Elias Khoury (photo: dpa/picture-alliance)
Elias Khoury (pictured above) is a leading contemporary Arab intellectual

The post-eternity era

Is he the chairman of the Syrian Ba'ath Party, for which he gets fundamentalist militia from Iraq or Lebanon to fight? Is he a steadfast leader who agrees to surrender his chemical weapons in order to remain in power? Is he a hero who keeps memories of the Syrian massacre of Tell az-Zaatar alive by allowing people in the Yarmouk Camp to starve? Or is he the hero of the Golan Heights, where no shot has been fired for four decades? Is he supreme commander of an army led by Iranian Revolutionary Guards? Has he forgotten the legacy of his father, who had Syria meddling all over the region, even if the human cost to the nation was enormous, and has he instead made Syria into a playground for anyone and everyone from abroad? Is this man now ruling over the ruins of his nation, or is he himself already a part of those ruins and is he just paying protection money to the new rulers of Syria?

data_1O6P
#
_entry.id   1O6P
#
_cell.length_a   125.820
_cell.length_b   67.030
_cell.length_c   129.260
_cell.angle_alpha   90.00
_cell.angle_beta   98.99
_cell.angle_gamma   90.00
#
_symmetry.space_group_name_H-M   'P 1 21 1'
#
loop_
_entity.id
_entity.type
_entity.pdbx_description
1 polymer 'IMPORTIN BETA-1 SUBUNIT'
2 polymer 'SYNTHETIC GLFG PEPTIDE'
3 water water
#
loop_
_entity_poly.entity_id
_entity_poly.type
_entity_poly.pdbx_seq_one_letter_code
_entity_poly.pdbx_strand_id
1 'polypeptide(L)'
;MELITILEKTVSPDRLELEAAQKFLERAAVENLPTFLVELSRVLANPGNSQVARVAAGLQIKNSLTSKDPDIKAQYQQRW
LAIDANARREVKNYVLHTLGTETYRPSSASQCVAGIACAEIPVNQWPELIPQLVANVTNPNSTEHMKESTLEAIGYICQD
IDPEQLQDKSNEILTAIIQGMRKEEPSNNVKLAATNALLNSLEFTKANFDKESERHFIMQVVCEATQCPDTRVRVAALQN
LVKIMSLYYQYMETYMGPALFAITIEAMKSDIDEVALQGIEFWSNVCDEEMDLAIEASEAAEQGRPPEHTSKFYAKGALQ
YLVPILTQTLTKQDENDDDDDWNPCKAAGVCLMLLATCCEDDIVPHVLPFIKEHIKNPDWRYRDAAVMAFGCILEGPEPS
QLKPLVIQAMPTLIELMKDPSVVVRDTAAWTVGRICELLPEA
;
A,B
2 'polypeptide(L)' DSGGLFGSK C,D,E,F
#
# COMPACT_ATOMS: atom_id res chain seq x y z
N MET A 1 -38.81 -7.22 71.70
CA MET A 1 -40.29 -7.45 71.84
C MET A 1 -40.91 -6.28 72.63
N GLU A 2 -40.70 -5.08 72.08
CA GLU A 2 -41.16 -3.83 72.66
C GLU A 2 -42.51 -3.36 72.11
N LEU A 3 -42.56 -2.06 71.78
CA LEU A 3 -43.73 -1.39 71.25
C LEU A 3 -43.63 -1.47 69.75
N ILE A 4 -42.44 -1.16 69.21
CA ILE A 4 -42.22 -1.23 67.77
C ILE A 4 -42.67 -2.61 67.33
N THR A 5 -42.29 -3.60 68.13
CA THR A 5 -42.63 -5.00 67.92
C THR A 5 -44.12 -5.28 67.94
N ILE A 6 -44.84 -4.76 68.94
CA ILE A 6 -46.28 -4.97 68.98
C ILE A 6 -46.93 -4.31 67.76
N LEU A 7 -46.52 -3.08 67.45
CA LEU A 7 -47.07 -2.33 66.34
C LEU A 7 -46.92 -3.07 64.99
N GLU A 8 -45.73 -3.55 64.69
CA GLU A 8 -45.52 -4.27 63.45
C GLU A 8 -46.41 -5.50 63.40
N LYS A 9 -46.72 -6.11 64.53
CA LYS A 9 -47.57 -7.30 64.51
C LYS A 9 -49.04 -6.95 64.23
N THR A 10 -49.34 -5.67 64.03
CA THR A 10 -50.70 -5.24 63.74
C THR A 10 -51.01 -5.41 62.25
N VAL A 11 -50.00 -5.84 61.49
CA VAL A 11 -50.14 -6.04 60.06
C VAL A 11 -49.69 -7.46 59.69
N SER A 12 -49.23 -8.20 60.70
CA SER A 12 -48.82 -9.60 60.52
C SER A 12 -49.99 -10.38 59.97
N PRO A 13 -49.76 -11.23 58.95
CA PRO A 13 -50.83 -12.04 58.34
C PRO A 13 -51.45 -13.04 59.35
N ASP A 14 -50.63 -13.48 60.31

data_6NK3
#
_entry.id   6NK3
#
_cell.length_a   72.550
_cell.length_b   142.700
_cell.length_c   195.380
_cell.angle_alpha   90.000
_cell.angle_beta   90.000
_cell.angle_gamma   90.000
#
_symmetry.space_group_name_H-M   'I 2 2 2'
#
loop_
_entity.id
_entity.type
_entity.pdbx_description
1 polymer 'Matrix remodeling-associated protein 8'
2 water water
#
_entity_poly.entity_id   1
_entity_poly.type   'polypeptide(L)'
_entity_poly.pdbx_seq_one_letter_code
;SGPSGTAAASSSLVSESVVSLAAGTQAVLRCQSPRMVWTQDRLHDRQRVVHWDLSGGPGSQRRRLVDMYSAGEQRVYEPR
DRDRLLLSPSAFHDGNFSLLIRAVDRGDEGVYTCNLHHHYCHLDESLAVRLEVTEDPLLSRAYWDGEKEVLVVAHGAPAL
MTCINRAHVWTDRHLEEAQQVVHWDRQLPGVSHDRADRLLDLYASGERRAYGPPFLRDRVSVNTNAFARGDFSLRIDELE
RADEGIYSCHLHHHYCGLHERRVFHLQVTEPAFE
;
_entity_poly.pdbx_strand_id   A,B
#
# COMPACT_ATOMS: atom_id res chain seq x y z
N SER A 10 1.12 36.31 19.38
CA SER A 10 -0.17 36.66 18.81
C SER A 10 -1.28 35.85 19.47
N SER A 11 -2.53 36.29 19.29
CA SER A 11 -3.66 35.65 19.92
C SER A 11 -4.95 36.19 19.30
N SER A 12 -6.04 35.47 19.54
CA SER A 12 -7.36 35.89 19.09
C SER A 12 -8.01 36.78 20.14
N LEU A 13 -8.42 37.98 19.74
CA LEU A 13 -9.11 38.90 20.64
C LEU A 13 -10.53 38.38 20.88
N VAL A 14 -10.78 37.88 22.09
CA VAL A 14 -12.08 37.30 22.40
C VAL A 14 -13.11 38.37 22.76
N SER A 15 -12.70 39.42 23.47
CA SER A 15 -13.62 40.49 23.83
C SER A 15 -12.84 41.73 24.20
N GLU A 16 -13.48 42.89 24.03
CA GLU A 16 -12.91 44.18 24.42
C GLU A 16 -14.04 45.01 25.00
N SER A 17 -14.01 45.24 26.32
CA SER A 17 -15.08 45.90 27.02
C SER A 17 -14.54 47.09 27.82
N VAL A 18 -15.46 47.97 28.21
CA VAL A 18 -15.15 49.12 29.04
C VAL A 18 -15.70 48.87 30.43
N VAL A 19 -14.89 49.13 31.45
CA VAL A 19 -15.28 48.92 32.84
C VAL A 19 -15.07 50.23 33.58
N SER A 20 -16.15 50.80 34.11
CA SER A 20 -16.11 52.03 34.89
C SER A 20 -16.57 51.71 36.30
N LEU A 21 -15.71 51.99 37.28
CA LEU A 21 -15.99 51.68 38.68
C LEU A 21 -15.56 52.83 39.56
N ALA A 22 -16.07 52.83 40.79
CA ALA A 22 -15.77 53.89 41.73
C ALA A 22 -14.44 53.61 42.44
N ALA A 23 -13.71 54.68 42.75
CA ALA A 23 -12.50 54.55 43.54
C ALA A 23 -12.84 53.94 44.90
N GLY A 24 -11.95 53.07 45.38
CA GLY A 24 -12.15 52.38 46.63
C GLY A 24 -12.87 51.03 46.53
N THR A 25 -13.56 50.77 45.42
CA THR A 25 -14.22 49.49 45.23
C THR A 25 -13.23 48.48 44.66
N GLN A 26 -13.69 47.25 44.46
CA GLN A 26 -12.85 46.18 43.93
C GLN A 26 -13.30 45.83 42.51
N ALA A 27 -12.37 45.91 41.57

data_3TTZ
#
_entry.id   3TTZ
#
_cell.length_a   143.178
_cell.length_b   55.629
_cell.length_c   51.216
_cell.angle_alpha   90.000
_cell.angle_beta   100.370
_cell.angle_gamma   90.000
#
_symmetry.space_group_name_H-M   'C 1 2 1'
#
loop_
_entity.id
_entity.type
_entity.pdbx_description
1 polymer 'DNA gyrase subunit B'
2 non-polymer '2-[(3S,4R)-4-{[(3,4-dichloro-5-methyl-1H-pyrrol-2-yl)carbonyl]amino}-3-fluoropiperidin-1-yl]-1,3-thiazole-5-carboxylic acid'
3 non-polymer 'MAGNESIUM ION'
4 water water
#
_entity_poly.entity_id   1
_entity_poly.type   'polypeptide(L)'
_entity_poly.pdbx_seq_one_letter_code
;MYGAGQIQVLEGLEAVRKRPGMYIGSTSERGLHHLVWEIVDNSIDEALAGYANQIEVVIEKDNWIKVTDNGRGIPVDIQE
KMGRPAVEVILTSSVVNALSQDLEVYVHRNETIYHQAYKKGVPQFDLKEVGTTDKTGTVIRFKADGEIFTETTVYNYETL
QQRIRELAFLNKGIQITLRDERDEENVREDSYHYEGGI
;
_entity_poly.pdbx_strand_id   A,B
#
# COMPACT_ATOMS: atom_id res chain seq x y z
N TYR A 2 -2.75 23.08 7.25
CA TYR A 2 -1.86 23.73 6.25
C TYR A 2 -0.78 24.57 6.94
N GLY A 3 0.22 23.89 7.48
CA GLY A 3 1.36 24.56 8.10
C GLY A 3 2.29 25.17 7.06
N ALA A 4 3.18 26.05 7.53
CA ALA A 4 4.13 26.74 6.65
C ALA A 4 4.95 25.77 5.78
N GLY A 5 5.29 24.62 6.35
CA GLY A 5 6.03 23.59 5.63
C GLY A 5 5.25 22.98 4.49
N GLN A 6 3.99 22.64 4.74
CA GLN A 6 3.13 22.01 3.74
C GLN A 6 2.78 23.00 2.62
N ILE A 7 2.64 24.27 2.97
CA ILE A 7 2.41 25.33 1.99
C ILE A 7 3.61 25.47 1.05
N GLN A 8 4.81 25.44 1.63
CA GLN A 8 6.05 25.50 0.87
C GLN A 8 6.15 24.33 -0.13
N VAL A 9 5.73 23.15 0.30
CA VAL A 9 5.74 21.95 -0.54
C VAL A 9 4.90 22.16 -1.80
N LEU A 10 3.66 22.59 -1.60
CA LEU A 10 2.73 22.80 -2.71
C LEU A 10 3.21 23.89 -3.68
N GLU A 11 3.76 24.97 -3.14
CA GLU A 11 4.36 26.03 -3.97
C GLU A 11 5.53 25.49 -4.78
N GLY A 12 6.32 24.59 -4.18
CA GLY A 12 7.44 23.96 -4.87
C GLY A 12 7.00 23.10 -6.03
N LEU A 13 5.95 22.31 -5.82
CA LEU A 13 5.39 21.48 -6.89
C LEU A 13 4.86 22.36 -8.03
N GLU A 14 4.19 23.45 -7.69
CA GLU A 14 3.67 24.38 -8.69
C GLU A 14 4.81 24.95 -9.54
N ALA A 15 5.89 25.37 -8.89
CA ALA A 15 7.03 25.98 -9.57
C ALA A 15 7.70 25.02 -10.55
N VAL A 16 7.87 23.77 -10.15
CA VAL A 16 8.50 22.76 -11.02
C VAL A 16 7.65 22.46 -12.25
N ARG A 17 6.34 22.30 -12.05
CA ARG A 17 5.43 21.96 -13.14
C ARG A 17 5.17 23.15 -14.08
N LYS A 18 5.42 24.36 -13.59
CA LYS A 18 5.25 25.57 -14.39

Assad and no other. Assad is no one. He is a nebulous being soaked in blood and trampling on corpses, a man who claims to be president of a republic that no longer exists.

This is what it is like, the post-eternity era that his vassals once promised us on jubilant banners at the gates of Tripoli, that ancient Lebanese city of affliction and slaughter that still pays with the blood of its inhabitants for the fact that Assad rules for eternity and thereafter.

Elias Khoury

© Qantara.de 2014

Translated from the German by Nina Coon

Editor: Aingeal Flanagan/Qantara.de